Consequently, Tata Steel, India's largest steel maker, is operating at 100 per cent capacity for the first time in several months. Production of flat steel at JSW Steel, another major steel maker, has risen 15 per cent rise over the comparable figure last year and crude steel output is up 5 per cent.
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In a pointer to the broad-based recovery across sectors, FMCG companies such as Hindustan Unilever, PepsiCo, Britannia and Nestle are stepping up investments to meet the surge in consumption demand.
Nestle, PepsiCo, HUL and Britannia are all stepping up fresh investments to add capacity across their existing and new factories across India.
There's more good news coming from other critical segments of the Indian economy. The services sector, which accounts for almost 60 per cent of the country's GDP, expanded in October, the first time it has recorded a growth in eight months.
The IHS Markit Services Purchasing Managers′ Index came out of contraction zone during the month under consideration. It recorded a reading of 54.1 in October compared to 49.8 in September.
Any reading above 50 indicates expansion, while a score of less than 50 points to a contraction.
In a media release, Pollyanna De Lima, economics associate director at IHS Markit, said: "It′s encouraging to see the Indian services sector joining its manufacturing counterpart and posting a recovery in economic conditions from the steep deteriorations caused by the COVID-19 pandemic earlier in the year.... Service providers signalled solid expansions in new work and business activity during October. They were also more upbeat about the outlook, though hopes of output growth in the year ahead were pinned on a COVID-19 vaccine."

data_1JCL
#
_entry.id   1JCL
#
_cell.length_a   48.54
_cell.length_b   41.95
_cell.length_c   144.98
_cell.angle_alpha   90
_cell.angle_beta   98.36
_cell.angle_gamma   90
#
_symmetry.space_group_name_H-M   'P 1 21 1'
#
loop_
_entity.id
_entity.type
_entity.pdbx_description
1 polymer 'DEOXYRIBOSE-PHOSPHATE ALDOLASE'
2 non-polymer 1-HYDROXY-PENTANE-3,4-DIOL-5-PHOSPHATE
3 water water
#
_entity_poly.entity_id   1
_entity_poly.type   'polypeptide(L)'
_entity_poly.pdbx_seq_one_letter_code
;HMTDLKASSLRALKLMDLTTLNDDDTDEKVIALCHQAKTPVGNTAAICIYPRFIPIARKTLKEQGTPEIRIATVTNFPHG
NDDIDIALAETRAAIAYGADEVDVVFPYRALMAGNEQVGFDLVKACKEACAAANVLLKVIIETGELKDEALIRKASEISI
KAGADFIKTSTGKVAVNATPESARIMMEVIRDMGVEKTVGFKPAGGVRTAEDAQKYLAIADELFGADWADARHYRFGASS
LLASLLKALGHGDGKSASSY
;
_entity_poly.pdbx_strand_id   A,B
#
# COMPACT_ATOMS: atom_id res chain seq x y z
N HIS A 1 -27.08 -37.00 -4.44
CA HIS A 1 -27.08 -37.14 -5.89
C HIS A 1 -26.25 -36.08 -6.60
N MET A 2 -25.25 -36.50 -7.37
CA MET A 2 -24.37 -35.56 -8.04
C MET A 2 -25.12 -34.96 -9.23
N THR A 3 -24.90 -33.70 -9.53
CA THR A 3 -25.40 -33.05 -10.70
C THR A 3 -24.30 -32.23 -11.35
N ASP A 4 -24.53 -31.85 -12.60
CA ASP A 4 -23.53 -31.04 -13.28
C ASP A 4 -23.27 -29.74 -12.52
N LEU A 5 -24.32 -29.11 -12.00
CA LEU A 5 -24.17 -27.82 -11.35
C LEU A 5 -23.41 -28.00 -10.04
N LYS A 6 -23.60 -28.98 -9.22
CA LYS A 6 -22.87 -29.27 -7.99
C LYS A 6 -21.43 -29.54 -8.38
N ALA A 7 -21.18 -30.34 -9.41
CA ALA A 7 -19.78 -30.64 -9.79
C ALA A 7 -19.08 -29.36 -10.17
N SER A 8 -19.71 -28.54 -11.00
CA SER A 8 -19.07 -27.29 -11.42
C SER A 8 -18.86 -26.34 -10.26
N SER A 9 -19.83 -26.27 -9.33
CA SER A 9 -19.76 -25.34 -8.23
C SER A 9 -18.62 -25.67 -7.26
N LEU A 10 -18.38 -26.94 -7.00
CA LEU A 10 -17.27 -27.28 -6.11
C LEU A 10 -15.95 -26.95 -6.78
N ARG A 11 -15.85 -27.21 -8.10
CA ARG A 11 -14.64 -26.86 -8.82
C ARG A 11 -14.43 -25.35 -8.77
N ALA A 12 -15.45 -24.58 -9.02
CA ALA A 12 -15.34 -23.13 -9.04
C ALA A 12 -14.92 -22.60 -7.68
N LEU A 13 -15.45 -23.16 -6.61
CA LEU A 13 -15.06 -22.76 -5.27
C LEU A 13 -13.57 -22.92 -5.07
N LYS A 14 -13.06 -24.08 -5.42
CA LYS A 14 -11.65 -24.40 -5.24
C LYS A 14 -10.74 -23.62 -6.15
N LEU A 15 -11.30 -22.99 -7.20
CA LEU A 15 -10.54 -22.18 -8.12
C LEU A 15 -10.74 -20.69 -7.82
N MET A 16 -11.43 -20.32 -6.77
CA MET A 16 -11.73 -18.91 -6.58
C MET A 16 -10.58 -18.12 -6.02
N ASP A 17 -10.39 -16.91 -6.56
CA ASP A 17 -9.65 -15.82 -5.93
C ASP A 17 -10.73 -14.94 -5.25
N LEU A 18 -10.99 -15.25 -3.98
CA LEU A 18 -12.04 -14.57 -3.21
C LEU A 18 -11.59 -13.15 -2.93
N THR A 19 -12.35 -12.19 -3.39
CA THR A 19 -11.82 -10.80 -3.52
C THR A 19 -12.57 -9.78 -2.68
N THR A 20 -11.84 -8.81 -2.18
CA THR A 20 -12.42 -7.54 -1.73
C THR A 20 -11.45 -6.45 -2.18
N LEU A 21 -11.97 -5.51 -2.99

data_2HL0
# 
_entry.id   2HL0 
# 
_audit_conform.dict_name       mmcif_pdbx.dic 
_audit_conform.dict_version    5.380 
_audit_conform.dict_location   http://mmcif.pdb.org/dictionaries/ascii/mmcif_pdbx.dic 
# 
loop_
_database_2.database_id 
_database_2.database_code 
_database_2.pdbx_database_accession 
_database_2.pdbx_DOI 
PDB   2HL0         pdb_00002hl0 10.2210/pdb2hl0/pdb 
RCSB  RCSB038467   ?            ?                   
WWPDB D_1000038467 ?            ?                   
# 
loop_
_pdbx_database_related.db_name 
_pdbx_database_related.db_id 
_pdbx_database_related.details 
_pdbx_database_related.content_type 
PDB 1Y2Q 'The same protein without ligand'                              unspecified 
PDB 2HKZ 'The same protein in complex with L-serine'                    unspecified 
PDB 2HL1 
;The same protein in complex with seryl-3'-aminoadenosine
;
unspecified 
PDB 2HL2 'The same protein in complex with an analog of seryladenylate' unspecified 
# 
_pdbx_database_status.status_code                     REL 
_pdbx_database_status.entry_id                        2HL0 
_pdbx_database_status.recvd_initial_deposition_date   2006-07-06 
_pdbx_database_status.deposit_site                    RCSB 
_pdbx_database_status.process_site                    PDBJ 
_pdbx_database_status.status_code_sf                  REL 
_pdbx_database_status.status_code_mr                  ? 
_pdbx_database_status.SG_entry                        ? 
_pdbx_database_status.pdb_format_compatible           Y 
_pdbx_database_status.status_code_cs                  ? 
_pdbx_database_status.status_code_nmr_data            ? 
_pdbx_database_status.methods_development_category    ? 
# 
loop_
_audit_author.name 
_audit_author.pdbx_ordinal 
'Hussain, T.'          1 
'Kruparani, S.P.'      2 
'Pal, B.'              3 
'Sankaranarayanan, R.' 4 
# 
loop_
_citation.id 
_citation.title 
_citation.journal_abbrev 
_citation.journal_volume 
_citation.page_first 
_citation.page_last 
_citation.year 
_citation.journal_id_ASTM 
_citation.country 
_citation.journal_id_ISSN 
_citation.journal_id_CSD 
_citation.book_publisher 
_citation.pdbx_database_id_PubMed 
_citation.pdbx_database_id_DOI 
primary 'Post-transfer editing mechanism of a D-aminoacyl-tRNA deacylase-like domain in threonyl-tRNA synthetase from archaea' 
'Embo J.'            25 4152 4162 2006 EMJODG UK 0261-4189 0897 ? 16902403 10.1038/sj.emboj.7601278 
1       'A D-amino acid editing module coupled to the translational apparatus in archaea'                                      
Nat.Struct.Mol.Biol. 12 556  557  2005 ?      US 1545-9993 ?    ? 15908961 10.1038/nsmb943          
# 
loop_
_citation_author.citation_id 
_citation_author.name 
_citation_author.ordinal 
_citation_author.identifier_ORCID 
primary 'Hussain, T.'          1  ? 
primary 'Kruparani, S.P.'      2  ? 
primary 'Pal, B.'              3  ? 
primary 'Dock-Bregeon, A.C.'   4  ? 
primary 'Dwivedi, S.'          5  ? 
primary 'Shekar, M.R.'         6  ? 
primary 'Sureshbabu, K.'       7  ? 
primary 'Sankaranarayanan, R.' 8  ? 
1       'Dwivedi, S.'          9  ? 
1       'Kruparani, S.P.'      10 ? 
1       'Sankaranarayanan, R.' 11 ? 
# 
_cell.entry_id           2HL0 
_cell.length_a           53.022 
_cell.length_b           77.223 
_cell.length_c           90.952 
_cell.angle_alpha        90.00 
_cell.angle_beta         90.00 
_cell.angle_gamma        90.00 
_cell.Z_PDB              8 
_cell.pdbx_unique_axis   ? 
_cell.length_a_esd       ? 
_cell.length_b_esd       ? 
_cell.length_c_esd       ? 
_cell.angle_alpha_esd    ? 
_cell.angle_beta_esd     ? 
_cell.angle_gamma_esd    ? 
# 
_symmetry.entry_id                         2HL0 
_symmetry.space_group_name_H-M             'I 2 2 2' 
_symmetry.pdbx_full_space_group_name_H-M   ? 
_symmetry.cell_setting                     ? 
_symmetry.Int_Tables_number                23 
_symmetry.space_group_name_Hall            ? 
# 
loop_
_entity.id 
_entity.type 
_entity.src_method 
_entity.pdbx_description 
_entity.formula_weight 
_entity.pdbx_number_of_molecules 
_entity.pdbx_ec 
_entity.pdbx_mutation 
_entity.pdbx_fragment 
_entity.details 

Indicating overall growth, the composite PMI, which includes both manufacturing and services, rose to 58.0 last month, the highest level it has scaled since January 2012.
The positive news and the rosy projections coming from various sectors and analysts should not, however, lull anyone into a sense of complacence. Despite the recent green shoots of growth, the fact remains that the Indian economy is the midst of a deep contraction.
The Reserve Bank of India (RBI), Moody's, IMF and the have all forecast a 9-11.5 per cent fall in GDP in the current fiscal.
Despite that caveat, most analysts are convinced that the worst is behind us and that the Indian economy may have bottomed out.
They are keeping their fingers crossed and hoping that the demand and consumption spike witnessed in recent weeks sustain beyond the ongoing festive season.